Devotions from my Garden—Sacrificing Violets

Just over eight years ago, my husband and I packed a UHaul with our belongings and made the long drive from New Jersey to Virginia, settling into our new home.

At the time, a towering oak tree stood in front of our house with English ivy spilling over the roots and along the base.  It was a sad day when they told us the tree had to come down; too close to the house, too close to the septic system, too dangerous in a hurricane.

Such a lovely, stately tree.  Such quaint and romantic English ivy.

But we made the sacrifice to avert future disaster and the tree company hauled its branches down and then the trunk itself.  But they left the stump in place, which still sits even now as the centerpiece for my front garden.

Over time, I realized that the tree had produced offspring before the men attacked it with their chainsaws.  On the corner of my front garden grew a baby oak, not a tiny sapling easily yanked out by bare hands.  A thick sprout of a tree with roots down deep.

It was ugly there.  It was off-center and inconvenient.  After each rain it seemed to grow exponentially overnight, overshadowing the blooms of nearby calla lilies and violets.

It annoyed me.

I tried pulling it up, but I’m no Goliath.  I couldn’t even budge the stubborn baby oak an inch.  So, I compromised, cutting it down every few weeks so it was slightly less conspicuous and ugly than before, but never fully uprooting it.

Today, I stared at the towering leaves of my garden enemy once again in disgust and frustration—and determination.  It just had to come out!

I attacked it with my shovel, digging deeper than I ever had tried before and hurting my back while yanking and twisting its roots every few minutes.

Then I realized the sad truth.  In order to dig down to disengage the tree’s roots, I had to dig up my sweet violets growing nearby.

I had to make another sacrifice in order to accomplish the work.  After a tiny moment of sadness, I sunk the shovel deep once again and finally heard the roots snap before I pulled the tree free from the ground.

It took me about five years of battle with stems, roots and offshoots, but I finally won the day and victory was sweet.

Despite all the assertions to the contrary, the Christian life is and should be a life of sacrifice. It’s not a guarantee of abundance or comfort, coziness or material success, health, wealth, prosperity and all the trappings of “the good life.”  Jesus never promised the American Dream.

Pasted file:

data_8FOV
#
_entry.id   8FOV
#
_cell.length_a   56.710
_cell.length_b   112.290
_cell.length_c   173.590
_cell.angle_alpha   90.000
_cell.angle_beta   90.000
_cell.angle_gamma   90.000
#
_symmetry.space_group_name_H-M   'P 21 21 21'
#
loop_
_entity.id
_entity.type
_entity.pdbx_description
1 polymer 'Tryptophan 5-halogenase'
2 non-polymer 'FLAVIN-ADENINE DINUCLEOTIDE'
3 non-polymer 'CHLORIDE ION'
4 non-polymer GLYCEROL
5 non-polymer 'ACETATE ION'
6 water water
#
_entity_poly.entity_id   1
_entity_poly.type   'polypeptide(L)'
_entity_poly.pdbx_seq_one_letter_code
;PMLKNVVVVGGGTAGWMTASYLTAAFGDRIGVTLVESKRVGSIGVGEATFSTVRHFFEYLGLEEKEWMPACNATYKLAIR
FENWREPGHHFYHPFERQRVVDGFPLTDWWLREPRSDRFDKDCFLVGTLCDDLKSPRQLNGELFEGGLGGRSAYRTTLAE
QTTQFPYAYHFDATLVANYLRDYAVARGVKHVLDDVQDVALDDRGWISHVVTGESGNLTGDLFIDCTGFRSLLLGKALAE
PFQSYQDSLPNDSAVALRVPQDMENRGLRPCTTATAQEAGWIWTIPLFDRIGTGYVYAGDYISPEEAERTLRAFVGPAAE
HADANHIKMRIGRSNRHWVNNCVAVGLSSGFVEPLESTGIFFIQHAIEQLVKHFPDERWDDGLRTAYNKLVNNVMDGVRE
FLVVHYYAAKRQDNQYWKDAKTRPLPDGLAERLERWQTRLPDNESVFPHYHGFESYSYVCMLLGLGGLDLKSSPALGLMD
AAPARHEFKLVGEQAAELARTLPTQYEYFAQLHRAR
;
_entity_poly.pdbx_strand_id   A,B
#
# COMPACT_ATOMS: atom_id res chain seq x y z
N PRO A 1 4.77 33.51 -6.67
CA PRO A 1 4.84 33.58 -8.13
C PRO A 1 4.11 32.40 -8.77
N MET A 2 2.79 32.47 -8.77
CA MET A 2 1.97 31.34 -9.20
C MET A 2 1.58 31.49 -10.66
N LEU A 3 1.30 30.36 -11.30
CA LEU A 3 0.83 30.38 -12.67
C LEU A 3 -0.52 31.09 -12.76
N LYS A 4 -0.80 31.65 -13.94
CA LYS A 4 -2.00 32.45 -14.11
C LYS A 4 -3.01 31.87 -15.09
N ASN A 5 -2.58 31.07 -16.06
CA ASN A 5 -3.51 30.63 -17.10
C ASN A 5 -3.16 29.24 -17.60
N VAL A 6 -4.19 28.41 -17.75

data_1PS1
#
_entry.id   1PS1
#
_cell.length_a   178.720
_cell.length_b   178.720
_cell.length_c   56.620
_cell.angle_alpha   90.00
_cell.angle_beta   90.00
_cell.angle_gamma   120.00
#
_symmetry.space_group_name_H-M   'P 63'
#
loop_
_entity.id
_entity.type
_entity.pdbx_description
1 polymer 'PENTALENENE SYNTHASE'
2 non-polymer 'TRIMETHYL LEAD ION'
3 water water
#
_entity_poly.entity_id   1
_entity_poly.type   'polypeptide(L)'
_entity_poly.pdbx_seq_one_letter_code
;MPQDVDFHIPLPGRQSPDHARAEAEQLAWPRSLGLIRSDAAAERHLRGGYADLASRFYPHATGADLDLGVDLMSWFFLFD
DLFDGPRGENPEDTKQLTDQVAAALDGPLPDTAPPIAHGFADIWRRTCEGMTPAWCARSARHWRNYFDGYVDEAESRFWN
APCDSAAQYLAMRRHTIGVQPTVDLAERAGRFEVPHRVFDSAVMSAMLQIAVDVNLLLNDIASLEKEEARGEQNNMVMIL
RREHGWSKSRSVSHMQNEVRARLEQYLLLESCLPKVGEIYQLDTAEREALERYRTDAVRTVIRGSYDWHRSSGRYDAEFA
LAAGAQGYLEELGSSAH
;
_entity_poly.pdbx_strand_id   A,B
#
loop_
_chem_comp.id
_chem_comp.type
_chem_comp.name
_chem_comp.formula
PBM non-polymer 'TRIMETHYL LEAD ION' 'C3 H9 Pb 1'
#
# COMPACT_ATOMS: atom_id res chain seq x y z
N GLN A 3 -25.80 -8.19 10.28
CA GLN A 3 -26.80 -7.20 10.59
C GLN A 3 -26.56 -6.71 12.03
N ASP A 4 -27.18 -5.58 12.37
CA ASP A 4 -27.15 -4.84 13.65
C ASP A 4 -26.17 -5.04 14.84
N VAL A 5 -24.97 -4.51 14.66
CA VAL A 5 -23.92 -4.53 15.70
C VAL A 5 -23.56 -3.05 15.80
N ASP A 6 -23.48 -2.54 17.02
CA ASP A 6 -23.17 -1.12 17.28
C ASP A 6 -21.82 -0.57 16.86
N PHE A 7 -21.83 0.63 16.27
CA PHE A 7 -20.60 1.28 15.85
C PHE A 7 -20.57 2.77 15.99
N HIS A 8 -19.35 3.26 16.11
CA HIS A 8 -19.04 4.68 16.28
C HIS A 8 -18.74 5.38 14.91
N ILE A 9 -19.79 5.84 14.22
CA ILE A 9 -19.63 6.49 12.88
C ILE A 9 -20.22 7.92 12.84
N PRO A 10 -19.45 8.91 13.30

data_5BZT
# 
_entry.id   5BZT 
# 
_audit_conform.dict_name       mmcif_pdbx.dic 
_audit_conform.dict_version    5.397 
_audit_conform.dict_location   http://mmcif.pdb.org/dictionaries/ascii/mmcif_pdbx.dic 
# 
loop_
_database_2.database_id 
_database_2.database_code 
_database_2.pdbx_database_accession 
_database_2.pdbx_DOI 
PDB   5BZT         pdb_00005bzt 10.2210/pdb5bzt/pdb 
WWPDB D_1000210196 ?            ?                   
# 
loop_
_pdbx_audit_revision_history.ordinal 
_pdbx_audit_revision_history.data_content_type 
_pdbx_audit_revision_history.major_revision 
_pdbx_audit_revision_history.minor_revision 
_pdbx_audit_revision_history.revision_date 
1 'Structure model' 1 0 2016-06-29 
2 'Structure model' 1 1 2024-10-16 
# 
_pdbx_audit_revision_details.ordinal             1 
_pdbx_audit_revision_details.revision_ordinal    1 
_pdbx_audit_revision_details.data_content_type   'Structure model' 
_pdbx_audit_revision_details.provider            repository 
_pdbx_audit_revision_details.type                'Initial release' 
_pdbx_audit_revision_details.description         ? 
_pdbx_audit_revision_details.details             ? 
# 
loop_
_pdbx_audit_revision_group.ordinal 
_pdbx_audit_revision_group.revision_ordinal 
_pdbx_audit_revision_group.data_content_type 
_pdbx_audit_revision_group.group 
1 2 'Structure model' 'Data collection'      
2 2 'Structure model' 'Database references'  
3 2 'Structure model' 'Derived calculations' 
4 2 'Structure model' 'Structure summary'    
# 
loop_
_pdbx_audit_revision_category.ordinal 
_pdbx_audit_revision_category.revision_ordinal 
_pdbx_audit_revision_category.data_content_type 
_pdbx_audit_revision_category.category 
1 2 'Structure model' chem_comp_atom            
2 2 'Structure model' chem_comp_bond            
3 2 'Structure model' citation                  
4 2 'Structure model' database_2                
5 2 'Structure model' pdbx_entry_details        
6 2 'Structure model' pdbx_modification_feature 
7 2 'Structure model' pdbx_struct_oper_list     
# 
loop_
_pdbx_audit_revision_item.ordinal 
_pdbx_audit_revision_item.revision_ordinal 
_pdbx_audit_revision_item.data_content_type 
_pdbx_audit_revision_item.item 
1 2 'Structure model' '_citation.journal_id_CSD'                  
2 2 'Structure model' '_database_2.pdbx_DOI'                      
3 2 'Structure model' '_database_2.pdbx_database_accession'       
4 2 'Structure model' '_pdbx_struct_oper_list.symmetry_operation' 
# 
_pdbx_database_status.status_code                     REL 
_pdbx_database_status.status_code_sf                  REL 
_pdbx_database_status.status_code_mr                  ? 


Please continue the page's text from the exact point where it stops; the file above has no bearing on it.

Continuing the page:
Of course, the sacrifices we make are almost always greater than digging up violets in order to oust an inconvenient tree.  Yet, they do often involve uprooting and turning over our hearts.

That’s what sacrifice does—it demands that nothing else at all matters more to us than God–not sin, not personal comfort.  Sacrifice ensures that we can give any of that up, even if it’s painful and difficult, for the sake of His name.  It’s a way of knocking over the idols and false gods that take precedence in our time, resources, and priorities.

It’s acknowledging that He is God alone.

But it only happens when the sacrifice is truly sacrificial, when it actually costs something.  Anyone can give to God out of our abundance and excess and we might feel an ugly sort of righteous pride about it.  Look what we did for God.  Look how generous we are.

Yet, when King David longed to build an altar and give an offering to God, he searched for land on which to build.  The owner of the chosen plot, eager to help out the king, promised the land as a free gift to David.

David refused, saying,

“No, I insist on buying it from you for a price, for I will not offer to the Lord my God burnt offerings that cost me nothing”  (2 Samuel 24:24—HCSB).

In the same way, after rich and powerful men paraded into the temple and loudly plopped their tithe into the box, looking for praise and accolades from the bystanders, a widow walked behind them.

Without showiness or shame, she gave her offering of two coins and Jesus noticed.  Others fawned after the wealthy who had done little more than give to God what was leftover after they paid their dues to the country club.